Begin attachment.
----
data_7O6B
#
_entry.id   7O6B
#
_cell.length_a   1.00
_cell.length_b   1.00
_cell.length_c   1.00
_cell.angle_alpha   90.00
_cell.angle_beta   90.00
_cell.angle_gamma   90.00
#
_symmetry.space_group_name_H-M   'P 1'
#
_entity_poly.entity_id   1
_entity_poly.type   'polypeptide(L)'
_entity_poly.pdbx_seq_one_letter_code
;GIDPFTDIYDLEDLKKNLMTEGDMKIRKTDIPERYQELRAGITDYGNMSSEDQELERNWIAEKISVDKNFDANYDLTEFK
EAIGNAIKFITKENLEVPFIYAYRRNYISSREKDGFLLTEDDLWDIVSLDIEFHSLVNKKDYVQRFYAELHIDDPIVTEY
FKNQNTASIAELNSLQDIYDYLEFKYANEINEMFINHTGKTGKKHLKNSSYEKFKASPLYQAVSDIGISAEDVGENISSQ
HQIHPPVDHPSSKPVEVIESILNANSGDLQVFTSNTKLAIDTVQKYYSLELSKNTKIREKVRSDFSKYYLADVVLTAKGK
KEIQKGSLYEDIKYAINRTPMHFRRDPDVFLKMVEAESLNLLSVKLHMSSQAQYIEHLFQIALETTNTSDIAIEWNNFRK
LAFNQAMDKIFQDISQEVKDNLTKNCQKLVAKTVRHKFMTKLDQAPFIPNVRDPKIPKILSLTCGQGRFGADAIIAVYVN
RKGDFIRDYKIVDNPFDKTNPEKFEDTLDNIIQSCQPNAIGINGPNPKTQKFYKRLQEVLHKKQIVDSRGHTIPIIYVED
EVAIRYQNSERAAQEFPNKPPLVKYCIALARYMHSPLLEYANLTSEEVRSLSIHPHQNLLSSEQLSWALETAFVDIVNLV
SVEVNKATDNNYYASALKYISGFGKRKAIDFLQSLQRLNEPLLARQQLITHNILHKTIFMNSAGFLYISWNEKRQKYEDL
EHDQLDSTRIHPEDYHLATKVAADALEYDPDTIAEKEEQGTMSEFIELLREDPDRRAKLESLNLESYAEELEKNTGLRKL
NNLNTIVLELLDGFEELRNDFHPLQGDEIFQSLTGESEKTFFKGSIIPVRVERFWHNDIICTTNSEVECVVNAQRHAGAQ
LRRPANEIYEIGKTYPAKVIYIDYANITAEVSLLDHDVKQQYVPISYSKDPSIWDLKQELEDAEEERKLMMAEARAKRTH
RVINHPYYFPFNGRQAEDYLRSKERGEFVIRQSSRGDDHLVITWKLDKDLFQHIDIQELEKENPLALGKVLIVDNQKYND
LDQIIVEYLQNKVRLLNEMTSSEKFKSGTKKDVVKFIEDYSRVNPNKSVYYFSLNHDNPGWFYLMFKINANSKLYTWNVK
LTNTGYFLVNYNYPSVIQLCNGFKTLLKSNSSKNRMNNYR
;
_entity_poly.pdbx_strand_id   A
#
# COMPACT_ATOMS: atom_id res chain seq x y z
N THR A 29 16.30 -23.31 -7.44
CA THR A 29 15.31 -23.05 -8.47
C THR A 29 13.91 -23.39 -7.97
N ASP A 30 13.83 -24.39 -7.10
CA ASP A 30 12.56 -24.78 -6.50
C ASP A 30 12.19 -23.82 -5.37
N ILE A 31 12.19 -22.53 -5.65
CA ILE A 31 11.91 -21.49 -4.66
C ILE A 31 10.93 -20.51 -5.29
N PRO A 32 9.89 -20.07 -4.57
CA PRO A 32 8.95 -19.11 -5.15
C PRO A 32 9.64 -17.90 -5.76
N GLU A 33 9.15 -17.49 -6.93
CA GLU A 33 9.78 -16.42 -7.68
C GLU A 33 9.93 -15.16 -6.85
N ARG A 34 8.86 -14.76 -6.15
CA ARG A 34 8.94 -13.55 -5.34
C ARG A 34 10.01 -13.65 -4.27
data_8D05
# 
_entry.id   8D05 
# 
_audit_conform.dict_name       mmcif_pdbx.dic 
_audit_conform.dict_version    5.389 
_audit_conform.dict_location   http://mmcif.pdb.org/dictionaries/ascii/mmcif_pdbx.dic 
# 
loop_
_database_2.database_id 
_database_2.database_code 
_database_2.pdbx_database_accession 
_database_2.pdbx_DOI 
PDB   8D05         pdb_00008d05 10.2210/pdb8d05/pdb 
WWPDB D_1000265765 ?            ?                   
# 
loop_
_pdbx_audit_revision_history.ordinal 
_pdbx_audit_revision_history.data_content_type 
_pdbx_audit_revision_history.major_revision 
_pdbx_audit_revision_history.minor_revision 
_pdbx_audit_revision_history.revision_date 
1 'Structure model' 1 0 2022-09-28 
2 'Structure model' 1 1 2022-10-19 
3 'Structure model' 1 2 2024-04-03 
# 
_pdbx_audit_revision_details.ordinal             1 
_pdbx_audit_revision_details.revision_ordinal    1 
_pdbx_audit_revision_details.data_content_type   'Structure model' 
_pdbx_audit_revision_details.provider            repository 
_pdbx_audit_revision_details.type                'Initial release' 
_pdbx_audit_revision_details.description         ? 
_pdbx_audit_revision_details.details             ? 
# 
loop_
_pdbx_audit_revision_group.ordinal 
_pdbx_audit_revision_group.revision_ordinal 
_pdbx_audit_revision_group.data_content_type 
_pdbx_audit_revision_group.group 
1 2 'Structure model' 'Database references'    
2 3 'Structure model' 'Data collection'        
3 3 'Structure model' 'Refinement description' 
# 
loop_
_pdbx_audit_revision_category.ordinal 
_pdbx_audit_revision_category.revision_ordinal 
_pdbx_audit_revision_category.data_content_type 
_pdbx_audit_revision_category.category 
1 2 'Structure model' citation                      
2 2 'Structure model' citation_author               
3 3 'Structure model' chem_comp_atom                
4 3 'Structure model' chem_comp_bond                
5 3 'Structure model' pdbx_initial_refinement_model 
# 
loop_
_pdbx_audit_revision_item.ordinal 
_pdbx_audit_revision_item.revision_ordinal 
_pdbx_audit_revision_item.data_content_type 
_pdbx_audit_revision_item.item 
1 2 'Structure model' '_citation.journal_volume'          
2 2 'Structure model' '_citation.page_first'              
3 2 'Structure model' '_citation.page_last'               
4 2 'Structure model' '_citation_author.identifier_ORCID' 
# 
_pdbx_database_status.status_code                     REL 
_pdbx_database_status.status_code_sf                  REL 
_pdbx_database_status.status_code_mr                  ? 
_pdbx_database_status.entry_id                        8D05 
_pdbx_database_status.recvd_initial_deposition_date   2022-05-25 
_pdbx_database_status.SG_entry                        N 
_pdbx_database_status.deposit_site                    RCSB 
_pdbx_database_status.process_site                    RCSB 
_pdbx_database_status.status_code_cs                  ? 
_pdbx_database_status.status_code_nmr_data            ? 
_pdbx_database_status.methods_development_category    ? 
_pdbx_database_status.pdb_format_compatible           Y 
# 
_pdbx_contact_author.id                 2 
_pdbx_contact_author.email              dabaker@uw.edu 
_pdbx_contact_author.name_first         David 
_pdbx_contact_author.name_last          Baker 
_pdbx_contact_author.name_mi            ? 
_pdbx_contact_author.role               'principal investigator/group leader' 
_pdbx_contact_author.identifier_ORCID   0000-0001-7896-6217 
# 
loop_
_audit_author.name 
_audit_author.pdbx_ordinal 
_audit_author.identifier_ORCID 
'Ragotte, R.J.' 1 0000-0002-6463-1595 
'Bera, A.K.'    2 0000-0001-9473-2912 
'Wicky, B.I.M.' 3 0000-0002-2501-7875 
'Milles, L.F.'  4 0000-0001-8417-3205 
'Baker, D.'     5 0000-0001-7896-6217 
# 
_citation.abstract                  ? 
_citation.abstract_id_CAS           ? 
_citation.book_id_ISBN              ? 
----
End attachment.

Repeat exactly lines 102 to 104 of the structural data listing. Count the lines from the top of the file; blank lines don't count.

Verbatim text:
1 2 'Structure model' citation                      
2 2 'Structure model' citation_author               
3 3 'Structure model' chem_comp_atom                